Chemical Element: selenium
(Modern Latin: from Greek, selene, the moon; nonmetal)
Chemical-Element InformationSymbol: Se
Atomic number: 34
Year discovered: 1817
Discovered by: Jöns Jakob Berzelius (1779-1848), a Swedish chemist, who devised chemical symbols, determined atomic weights, contributed to the atomic theory, and discovered several new elements.
- Jöns Jacob Berzelius reported that tellurium was present in sulfuric acid from a Swedish factory, but in the following year decided that the impurity was not tellurium but another closely related element that he subsequently identified as selenium.
- Selenium is a chemical element that is closely allied in physical and chemical properties with sulfur.
- In 1873, Willoughby Smith discovered that crystalline selenium developed a tremendous increase in electrical conductivity when exposed to light, regaining its resistance immediately when the light was shut off.
- This property eventually was applied in motion-picture sound tracks, television, the telegraphic transmission of photographs, and many other devices depending on light-sensitive materials.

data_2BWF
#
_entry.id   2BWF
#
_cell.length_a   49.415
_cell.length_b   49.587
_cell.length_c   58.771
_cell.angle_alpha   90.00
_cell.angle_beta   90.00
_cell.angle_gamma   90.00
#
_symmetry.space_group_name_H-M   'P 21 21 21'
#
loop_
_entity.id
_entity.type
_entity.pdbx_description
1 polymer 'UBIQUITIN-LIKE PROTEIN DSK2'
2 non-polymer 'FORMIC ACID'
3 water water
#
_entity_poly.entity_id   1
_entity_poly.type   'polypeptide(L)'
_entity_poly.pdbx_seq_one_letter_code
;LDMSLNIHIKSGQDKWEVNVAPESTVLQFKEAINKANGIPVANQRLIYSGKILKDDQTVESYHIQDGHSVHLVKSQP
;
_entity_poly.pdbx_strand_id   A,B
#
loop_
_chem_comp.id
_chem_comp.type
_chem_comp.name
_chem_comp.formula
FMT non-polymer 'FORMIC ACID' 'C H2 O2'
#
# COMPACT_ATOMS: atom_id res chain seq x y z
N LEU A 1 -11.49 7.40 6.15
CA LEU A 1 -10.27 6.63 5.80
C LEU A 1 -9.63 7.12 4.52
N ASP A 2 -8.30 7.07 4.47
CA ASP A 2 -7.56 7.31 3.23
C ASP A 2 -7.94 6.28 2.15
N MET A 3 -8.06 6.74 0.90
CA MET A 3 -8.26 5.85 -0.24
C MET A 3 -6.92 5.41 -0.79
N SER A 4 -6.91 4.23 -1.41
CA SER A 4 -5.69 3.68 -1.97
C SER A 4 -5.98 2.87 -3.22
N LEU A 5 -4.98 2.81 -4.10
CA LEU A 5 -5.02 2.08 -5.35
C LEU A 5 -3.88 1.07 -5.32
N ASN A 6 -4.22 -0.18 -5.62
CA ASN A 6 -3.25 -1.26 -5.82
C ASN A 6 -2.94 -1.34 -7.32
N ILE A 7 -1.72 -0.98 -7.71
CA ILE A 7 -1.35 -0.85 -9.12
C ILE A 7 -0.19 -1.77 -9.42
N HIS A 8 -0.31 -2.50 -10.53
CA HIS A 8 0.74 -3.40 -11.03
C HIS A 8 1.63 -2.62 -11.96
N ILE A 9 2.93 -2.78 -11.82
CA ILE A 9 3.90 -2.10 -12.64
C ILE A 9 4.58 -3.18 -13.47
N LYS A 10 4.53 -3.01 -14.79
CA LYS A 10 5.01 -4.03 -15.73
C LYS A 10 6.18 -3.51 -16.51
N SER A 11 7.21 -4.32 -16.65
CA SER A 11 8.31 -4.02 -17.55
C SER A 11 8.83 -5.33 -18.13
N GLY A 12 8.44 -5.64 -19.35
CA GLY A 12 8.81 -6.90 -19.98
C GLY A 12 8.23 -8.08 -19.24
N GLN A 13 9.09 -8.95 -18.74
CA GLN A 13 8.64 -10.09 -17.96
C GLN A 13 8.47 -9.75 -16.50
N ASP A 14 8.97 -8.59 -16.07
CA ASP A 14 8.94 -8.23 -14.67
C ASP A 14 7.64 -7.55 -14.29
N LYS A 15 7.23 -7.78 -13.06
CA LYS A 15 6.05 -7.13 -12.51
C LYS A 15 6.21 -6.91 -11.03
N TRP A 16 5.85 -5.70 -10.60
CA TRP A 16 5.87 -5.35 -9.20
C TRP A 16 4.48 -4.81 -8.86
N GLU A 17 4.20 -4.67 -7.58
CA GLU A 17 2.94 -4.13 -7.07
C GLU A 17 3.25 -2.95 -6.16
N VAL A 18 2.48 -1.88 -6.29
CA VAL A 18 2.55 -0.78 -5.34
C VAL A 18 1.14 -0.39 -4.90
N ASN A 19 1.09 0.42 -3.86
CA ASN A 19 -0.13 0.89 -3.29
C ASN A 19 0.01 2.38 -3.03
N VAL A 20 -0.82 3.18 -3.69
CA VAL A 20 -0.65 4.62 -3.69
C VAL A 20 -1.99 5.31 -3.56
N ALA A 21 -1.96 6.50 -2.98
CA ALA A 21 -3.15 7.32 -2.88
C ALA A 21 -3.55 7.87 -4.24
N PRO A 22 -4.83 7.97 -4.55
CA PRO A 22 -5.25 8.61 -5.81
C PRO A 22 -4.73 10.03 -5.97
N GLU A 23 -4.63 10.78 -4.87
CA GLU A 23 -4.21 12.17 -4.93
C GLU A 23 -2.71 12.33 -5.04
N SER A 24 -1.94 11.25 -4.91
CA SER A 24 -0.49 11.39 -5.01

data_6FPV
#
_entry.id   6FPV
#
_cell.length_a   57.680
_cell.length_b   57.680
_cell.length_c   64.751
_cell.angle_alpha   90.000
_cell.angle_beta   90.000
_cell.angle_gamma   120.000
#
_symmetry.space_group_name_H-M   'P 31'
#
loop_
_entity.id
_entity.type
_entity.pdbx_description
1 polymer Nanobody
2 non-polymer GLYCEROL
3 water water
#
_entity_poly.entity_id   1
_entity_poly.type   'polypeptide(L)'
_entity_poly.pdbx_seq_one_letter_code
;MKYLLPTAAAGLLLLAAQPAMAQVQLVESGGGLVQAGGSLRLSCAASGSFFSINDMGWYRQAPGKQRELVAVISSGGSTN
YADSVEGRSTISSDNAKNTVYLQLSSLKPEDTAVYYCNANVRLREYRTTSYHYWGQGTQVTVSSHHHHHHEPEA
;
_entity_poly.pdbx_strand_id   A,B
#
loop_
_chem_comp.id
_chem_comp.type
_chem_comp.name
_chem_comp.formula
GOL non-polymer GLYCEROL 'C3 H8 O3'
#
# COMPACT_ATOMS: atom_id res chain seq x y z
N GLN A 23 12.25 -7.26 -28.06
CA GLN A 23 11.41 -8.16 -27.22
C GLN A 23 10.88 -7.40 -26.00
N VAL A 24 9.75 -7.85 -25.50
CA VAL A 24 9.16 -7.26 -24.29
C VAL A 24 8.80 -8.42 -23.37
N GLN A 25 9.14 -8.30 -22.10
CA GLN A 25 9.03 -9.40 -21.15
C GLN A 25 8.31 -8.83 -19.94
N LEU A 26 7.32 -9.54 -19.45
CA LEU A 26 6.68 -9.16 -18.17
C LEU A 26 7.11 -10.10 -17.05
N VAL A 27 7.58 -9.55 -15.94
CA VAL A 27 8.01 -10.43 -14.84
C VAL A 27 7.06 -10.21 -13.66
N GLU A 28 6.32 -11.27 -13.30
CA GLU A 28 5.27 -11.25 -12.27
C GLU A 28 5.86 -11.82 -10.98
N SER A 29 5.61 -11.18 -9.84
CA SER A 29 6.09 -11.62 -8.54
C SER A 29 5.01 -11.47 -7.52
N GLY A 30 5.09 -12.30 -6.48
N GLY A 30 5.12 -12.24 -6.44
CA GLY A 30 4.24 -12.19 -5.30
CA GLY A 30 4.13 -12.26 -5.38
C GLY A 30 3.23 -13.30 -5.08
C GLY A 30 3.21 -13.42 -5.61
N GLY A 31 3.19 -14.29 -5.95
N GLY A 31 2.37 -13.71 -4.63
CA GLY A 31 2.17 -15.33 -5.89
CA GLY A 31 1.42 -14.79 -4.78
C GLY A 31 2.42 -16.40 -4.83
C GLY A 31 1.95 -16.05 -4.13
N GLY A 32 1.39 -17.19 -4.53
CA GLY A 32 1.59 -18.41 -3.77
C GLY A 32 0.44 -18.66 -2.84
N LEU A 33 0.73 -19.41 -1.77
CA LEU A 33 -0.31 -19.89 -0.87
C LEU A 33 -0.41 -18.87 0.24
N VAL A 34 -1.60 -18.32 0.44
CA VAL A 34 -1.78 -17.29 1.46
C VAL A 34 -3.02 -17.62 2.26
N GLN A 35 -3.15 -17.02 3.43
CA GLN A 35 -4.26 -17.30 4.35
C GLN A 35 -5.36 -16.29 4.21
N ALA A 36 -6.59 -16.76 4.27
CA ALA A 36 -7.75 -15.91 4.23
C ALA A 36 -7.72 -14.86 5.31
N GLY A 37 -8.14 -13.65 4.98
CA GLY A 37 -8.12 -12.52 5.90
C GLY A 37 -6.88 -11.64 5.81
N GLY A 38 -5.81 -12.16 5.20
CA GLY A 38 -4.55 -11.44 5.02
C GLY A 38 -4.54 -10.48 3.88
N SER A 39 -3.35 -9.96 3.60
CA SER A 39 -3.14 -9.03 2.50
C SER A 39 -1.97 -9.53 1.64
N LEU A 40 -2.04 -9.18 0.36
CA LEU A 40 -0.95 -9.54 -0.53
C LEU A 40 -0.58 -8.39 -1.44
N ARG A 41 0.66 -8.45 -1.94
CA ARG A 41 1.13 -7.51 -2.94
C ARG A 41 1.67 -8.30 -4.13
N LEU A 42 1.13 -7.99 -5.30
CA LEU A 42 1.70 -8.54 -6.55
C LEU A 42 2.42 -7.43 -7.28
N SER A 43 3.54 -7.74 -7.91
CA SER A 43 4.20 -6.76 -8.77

- Some species of plants are not only tolerant of selenium, but actually require selenium for growth and development.
- When used as food for animals or humans, the plants are toxic, causing either chronic or fatal poisoning.
- Selenium poisoning in horses is accompanied by loss of hair from tail and mane and by abnormal hoof growth; extreme cases produce blind staggers or even death.
- In humans, selenium may concentrate in the lungs, liver, kidney, or spleen.
- Occupational dermatitis is a mild form of poisoning.
- Few cases of death have been reported.
- Recent studies indicate arsenic as a possible inhibitor for selenium poisoning.
- It is known that soils which are leached by abundant ground water lose some selenium and that plants grown in areas of plentiful rainfall contain less selenium, even though the soil contains the element.
- The Colorado river, for example, carries away selenium from certain irrigated areas in the western United States.
- Bottom deposits and growths in the Gulf of California and the Gulf of Mexico contain notable amounts of selenium.
Name in other languages:
Information about other elements may be seen at this Chemical Elements List.
A special unit about words that include chemo-, chem- may be seen here.